Sébastien Lemieux and his team put bioinformatics at the service of data processing and analysis. The group mainly devotes its efforts to the development of algorithms in transcriptomics, proteomics and high-throughput screening.
The tools used today in molecular biology have caused an explosion in the number of observations that can now be made in a single experiment.
Human genome sequencing, for example, which a few years ago required months of work, is now carried out on a single instrument in a matter of just a few days.
This technological evolution has generated a veritable tsunami of data that is virtually impossible to analyze. In order to convert raw data into knowledge, bioinformatics tools are needed. Sébastien Lemieux’s team develops analysis tools for the development of algorithms that facilitate RNA sequencing (RNA-Seq).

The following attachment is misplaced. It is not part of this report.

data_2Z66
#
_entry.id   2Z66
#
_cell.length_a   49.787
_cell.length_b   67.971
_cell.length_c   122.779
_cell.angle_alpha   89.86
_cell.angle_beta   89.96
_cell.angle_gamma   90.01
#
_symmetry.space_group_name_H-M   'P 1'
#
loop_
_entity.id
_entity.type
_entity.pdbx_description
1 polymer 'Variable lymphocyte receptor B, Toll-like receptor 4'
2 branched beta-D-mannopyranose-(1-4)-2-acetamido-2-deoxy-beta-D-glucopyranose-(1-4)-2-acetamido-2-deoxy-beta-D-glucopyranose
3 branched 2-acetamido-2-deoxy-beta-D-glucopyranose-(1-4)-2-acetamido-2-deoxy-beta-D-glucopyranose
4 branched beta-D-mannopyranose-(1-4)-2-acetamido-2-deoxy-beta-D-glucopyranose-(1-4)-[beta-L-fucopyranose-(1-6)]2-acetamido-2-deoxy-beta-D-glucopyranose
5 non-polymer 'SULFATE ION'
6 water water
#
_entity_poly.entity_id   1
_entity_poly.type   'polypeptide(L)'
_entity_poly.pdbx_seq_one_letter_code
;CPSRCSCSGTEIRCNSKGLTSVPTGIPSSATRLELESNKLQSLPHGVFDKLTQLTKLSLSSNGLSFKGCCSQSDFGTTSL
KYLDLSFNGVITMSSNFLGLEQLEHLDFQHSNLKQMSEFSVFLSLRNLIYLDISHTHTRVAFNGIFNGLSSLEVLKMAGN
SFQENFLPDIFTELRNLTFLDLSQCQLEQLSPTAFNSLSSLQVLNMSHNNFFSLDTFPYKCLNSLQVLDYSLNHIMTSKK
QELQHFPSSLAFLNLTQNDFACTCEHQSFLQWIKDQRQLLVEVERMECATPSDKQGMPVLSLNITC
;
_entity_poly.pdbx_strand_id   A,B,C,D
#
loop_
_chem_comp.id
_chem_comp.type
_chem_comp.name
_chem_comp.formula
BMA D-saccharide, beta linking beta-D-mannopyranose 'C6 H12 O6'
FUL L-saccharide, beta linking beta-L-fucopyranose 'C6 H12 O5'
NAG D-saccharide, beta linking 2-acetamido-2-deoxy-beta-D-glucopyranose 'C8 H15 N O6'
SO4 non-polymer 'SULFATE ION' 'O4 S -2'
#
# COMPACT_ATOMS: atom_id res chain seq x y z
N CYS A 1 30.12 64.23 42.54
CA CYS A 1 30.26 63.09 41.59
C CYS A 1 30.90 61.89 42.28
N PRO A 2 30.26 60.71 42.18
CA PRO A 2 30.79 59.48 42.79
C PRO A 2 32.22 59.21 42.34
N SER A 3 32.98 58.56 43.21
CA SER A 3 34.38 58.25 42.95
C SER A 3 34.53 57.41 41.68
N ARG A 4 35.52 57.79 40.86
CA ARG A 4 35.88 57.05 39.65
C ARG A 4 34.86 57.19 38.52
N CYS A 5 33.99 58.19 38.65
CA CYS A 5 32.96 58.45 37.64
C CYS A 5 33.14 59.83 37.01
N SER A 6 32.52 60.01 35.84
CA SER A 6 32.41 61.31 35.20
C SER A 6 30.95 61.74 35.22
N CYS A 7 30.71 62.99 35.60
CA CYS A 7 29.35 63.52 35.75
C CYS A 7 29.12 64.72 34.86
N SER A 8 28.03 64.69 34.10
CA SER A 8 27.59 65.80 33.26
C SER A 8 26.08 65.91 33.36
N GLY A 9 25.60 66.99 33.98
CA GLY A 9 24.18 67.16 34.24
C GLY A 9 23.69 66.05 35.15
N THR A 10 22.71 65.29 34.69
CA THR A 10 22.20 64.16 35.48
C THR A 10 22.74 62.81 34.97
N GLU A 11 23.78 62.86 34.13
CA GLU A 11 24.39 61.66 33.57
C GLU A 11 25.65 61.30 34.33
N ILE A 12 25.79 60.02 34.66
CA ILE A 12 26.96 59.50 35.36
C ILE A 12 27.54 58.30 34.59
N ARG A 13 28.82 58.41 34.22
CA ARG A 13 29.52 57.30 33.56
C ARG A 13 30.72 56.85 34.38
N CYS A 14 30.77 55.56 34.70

The Functional and Structural Bioinformatics Research Unit divides its efforts between two missions. On one hand, Sébastien Lemieux’s team develops data pre-treatment techniques in order to increase accuracy.
It also seeks to create tools to better extract biologically sound knowledge from heterogeneous data sources. The group notably tries to more accurately measure the expression levels of messenger RNA, as well as to be able to identify splicing events or the presence of mutations.
The raw data that Investigators work with are often altered by the experimental biases stemming from each of the steps leading to the production of data. By uncovering these biases one-by-one, then by measuring the impact of each one on the data, Investigators are in a position to integrate corrective measures into their algorithms in order to minimize their impact.